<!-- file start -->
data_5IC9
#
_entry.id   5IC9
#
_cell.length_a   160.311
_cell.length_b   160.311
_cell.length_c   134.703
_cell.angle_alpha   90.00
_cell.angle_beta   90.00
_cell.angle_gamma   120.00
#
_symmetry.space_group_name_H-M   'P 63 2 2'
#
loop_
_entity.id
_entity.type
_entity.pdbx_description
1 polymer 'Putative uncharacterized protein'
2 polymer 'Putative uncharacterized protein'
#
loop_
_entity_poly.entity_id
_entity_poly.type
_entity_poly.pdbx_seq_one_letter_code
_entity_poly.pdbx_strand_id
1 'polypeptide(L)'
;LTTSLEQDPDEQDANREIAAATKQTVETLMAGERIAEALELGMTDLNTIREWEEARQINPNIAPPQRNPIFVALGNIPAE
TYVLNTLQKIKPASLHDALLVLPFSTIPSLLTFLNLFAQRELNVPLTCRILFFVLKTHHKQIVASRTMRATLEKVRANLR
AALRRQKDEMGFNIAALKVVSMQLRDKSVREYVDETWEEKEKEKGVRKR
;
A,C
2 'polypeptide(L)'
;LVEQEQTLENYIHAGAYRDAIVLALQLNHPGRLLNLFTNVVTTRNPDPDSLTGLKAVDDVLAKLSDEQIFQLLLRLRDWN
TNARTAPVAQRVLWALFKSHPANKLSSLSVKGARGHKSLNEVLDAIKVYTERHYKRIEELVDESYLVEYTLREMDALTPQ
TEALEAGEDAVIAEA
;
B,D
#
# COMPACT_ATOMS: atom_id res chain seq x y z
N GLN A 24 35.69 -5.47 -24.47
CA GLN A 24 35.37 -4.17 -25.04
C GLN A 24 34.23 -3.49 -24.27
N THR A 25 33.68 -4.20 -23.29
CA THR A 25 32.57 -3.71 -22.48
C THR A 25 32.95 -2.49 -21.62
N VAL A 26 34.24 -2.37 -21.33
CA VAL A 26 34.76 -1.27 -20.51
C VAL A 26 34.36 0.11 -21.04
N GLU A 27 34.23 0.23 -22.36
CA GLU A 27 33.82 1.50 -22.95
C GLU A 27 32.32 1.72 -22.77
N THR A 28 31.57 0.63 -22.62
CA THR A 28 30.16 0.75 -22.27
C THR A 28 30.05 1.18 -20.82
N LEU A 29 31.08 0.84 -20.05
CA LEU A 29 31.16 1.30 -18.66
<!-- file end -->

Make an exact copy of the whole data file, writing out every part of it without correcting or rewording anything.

data_5IC9
#
_entry.id   5IC9
#
_cell.length_a   160.311
_cell.length_b   160.311
_cell.length_c   134.703
_cell.angle_alpha   90.00
_cell.angle_beta   90.00
_cell.angle_gamma   120.00
#
_symmetry.space_group_name_H-M   'P 63 2 2'
#
loop_
_entity.id
_entity.type
_entity.pdbx_description
1 polymer 'Putative uncharacterized protein'
2 polymer 'Putative uncharacterized protein'
#
loop_
_entity_poly.entity_id
_entity_poly.type
_entity_poly.pdbx_seq_one_letter_code
_entity_poly.pdbx_strand_id
1 'polypeptide(L)'
;LTTSLEQDPDEQDANREIAAATKQTVETLMAGERIAEALELGMTDLNTIREWEEARQINPNIAPPQRNPIFVALGNIPAE
TYVLNTLQKIKPASLHDALLVLPFSTIPSLLTFLNLFAQRELNVPLTCRILFFVLKTHHKQIVASRTMRATLEKVRANLR
AALRRQKDEMGFNIAALKVVSMQLRDKSVREYVDETWEEKEKEKGVRKR
;
A,C
2 'polypeptide(L)'
;LVEQEQTLENYIHAGAYRDAIVLALQLNHPGRLLNLFTNVVTTRNPDPDSLTGLKAVDDVLAKLSDEQIFQLLLRLRDWN
TNARTAPVAQRVLWALFKSHPANKLSSLSVKGARGHKSLNEVLDAIKVYTERHYKRIEELVDESYLVEYTLREMDALTPQ
TEALEAGEDAVIAEA
;
B,D
#
# COMPACT_ATOMS: atom_id res chain seq x y z
N GLN A 24 35.69 -5.47 -24.47
CA GLN A 24 35.37 -4.17 -25.04
C GLN A 24 34.23 -3.49 -24.27
N THR A 25 33.68 -4.20 -23.29
CA THR A 25 32.57 -3.71 -22.48
C THR A 25 32.95 -2.49 -21.62
N VAL A 26 34.24 -2.37 -21.33
CA VAL A 26 34.76 -1.27 -20.51
C VAL A 26 34.36 0.11 -21.04
N GLU A 27 34.23 0.23 -22.36
CA GLU A 27 33.82 1.50 -22.95
C GLU A 27 32.32 1.72 -22.77
N THR A 28 31.57 0.63 -22.62
CA THR A 28 30.16 0.75 -22.27
C THR A 28 30.05 1.18 -20.82
N LEU A 29 31.08 0.84 -20.05
CA LEU A 29 31.16 1.30 -18.66